We often see extremely simplistic approaches used to forecast utility usage in complex manufacturing or refining processes – estimating the amount of electricity you’re going to use over the next month is a tricky endeavour and forecasting usage for the next 12 months can seem almost impossible.
Many external factors can affect the forecast; market conditions, product planning, maintenance, environment/ambient conditions and so on.
A seemingly logical strategy is to look over the last 3-4 years worth of data, add up all of the electricity used and divide by the number of months. Then you have the average monthly usage, so sending that to the utilities company seems quite reasonable. We’ll use around that amount every month – how wrong can it be?
The main issue with this is that utility companies don’t bill annually; they look at your usage every month. Very few processes have a constant usage throughout the year and with maintenance downtime and changing external temperatures the usage can fluctuate drastically on a monthly basis. Most utilities incur penalties if you are over OR under your predicted usage, so these discrepancies can add up to a hefty sum at the end of the year.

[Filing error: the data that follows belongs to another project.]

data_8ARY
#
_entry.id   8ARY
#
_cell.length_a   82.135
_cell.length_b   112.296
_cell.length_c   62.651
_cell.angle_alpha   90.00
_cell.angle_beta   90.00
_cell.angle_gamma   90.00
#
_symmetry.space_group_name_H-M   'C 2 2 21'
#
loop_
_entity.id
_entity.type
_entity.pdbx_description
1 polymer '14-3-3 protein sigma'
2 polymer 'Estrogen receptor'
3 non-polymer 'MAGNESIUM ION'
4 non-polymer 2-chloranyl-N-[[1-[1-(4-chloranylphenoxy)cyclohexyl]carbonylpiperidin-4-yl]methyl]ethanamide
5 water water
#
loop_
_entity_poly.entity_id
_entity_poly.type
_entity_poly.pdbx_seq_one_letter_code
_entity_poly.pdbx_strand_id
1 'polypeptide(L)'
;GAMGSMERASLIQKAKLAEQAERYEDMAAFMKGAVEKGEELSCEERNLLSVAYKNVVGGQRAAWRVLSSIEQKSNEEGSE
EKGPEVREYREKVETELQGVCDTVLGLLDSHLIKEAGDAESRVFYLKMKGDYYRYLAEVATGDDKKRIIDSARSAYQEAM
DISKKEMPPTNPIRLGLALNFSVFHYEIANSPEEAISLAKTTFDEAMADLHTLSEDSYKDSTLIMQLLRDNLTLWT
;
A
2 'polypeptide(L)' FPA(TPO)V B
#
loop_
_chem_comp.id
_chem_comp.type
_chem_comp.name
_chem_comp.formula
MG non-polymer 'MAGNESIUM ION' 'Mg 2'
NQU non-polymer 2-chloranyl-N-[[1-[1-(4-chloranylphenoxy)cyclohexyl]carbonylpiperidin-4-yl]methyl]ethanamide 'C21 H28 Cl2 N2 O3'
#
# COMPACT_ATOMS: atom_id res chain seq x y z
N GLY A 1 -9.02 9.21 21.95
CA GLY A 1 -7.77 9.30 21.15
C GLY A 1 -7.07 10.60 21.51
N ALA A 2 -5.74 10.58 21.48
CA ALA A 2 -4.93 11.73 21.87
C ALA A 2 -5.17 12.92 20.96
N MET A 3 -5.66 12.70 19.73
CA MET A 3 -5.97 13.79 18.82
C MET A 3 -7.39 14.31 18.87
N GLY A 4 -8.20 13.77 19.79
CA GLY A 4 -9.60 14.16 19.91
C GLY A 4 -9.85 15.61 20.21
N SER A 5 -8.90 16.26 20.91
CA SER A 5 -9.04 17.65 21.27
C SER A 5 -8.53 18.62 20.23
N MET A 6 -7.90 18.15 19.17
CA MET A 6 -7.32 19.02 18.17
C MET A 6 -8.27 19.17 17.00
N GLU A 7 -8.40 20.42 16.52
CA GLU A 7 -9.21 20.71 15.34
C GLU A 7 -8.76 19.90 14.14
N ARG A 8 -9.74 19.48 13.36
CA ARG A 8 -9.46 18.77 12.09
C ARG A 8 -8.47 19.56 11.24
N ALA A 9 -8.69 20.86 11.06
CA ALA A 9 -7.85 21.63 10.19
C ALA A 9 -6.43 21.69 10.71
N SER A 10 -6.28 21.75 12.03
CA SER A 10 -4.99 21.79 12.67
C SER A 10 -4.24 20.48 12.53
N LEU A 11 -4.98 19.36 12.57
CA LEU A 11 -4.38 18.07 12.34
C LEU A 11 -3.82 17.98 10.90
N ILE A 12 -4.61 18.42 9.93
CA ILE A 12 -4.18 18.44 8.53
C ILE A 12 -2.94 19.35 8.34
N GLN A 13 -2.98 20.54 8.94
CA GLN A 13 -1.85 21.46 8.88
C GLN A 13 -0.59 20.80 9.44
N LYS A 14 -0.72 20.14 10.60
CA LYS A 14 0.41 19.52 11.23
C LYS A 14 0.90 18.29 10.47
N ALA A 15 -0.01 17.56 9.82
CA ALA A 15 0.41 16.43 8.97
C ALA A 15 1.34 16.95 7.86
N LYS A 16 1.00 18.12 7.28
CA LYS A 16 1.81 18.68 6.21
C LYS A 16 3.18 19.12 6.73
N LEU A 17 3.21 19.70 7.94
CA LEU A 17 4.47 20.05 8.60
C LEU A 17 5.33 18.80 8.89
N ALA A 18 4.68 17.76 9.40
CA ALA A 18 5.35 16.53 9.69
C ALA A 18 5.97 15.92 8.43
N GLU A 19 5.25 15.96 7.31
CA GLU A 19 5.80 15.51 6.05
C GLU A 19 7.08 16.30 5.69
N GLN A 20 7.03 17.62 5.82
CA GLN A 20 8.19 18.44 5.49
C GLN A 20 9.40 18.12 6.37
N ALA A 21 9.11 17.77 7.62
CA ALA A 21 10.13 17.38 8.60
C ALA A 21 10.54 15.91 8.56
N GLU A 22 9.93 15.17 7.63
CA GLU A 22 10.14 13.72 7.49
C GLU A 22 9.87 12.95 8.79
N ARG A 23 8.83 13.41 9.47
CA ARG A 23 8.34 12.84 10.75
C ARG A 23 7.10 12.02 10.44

Utilities such as electricity and gas are as important as feedstock to a process – in some processes, they are the feedstock – but they are often viewed completely separately. Where a process engineer may be able to give quite accurate forecasts for product rate per month, they often struggle to do the same for electricity, gas, or other utilities.
At Sabisu we have developed a method to derive the utility usage from these accurate product foreacasts by analysing historical data.
By looking at the historical utility usage Sabisu will find the non-linear relationship between utility usage and production rate so that the engineer’s production estimates can be used to generate accurate utility forecasts.
As can be seen in the image above, Sabisu’s electricity usage forecast for an ethylene cracker is extremely close to the real values. Importantly, the forecasts follow the rises and dips in production which are not accounted for by constant average forecasting.
Using these profiles as the submitted forecasts for the utilities providers would lead to significant savings by greatly reducing the amount of penalties incurred when compared to the average usage forecasts that were previously used.
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